Lyth Valley drainage conundrum has wider implications

First published in Opinion

THERE’S usually nothing better than a deadline to focus minds and an apt example of this can be found in South Lakeland.

If no deal is reached to set up a Lyth Valley internal drainage board by next year, thousands of acres of lush farmland could be lost forever in 2016.

Perhaps the recent floods will help to concentrate minds on the issue. They show that if we don’t adequately maintain flood defences, lives and livelihoods can all too easily be put at risk.

Allowing the Lyth Valley to become flooded could have an affect beyond those farmers directly involved.

As Westmorland and Lonsdale MP Tim Farron points out, this productive land makes a vital contribution to the nation’s food security and we can ill afford to lose it.

Some farmers would doubtless argue that because the Environment Agency is part of the same department which is responsible for food and rural affairs, it ought to have a duty to maintain the Lyth Valley drainage pumps.

But the agency is not legally obliged to provide this service, which costs the public purse thousands of pounds a year.

To be fair, officials originally wanted to shut down the drainage pumps by 2011 but agreed to keep them running until the end of next year to give farmers, landowners and other interested parties a chance to form their own internal drainage board, into which they would pay a levy to keep the pumps running.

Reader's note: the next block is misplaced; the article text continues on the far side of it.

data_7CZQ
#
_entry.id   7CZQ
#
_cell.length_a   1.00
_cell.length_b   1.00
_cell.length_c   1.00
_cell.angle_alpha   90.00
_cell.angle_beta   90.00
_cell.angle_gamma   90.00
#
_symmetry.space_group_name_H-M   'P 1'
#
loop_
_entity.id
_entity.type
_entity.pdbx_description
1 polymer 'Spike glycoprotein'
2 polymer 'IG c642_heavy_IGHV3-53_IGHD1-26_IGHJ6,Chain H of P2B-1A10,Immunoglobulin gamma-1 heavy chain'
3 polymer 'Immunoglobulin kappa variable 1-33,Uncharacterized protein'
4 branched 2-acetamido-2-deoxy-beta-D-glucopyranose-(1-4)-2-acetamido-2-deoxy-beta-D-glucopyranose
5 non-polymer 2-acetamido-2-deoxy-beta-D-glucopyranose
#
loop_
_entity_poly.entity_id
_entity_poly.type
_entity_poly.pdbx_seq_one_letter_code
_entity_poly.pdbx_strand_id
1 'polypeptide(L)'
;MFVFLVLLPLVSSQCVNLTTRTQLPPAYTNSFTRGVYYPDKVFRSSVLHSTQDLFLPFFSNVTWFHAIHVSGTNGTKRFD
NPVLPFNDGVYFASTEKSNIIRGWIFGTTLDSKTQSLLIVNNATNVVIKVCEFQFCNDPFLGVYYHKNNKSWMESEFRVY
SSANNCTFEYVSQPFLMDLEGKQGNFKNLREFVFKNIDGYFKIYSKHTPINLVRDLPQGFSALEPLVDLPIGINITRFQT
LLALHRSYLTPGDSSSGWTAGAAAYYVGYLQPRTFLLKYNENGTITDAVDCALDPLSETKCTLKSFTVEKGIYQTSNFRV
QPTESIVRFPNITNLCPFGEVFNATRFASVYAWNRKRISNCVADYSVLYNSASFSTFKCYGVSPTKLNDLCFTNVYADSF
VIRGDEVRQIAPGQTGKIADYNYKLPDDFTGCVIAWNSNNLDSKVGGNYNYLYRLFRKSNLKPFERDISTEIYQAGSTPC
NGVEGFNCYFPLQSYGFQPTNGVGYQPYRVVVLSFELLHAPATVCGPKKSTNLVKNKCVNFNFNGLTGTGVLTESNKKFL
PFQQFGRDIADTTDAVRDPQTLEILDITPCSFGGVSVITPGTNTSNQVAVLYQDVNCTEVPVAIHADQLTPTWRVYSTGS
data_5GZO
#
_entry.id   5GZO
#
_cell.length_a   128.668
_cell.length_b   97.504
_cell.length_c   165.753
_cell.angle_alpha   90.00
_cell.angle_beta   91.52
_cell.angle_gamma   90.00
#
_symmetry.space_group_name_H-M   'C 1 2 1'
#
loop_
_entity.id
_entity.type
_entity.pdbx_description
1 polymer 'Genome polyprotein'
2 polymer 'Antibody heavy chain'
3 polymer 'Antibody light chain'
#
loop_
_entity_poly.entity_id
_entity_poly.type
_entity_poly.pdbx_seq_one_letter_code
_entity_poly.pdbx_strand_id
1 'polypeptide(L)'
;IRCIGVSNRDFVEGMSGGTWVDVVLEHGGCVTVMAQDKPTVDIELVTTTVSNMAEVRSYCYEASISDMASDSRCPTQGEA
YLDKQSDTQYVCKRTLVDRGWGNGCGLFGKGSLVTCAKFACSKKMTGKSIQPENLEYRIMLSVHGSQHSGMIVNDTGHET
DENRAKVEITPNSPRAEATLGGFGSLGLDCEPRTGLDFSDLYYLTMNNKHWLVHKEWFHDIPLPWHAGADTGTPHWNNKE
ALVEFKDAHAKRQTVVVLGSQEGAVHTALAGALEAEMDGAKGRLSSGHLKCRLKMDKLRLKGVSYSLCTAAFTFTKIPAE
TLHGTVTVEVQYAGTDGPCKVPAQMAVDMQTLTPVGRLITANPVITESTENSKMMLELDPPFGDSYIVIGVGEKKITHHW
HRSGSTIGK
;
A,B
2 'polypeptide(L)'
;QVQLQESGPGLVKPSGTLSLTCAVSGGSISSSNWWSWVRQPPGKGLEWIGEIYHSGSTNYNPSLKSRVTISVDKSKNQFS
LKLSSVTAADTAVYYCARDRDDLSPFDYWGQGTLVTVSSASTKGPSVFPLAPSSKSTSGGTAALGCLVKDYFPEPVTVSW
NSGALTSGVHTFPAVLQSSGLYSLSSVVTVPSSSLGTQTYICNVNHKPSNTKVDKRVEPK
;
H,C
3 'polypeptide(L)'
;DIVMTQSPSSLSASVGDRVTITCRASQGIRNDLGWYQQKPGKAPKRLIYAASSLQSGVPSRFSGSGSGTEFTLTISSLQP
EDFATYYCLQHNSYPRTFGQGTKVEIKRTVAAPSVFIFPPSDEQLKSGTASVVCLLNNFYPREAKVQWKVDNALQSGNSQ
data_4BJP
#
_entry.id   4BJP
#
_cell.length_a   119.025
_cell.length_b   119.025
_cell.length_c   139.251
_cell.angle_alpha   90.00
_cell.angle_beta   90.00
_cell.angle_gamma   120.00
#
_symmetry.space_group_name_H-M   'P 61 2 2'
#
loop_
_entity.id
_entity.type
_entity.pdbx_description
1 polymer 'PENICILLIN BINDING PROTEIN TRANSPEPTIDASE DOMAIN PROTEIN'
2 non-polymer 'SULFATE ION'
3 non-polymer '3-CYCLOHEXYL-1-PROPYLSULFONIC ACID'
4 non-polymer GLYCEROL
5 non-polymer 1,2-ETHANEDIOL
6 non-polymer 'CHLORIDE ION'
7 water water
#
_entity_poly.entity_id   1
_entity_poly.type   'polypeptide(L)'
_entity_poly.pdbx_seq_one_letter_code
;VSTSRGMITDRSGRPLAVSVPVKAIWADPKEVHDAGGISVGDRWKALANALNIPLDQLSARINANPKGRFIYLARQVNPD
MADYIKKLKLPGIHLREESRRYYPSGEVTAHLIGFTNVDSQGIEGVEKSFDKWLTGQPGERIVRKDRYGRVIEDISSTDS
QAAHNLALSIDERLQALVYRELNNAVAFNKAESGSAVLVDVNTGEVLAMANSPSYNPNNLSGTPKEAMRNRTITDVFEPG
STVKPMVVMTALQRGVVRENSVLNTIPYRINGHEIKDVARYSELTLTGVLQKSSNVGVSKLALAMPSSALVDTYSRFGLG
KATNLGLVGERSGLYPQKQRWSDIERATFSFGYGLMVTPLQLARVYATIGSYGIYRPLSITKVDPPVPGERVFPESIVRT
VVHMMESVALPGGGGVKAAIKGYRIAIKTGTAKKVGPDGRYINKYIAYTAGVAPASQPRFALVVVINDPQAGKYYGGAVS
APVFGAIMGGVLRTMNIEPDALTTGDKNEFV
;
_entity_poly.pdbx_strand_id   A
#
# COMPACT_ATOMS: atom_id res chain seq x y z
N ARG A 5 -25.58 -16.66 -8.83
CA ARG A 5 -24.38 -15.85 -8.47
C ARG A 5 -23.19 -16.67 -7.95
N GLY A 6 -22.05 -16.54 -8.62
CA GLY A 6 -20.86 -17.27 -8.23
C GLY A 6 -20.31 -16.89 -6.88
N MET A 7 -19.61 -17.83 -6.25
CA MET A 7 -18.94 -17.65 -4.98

This now looks a realistic possibility following a well-attended meeting to discuss the issue, held at J36 Rural Centre last week.

However, not everyone is keen to see the Lyth Valley kept dry.

Wildlife campaigners want to see the drainage pumps turned off so the valley can be returned to its ancient wetland state.

But while this might be ecologically attractive many would argue that the agricultural and community cost of doing so would be totally out of proportion to such a benefit.

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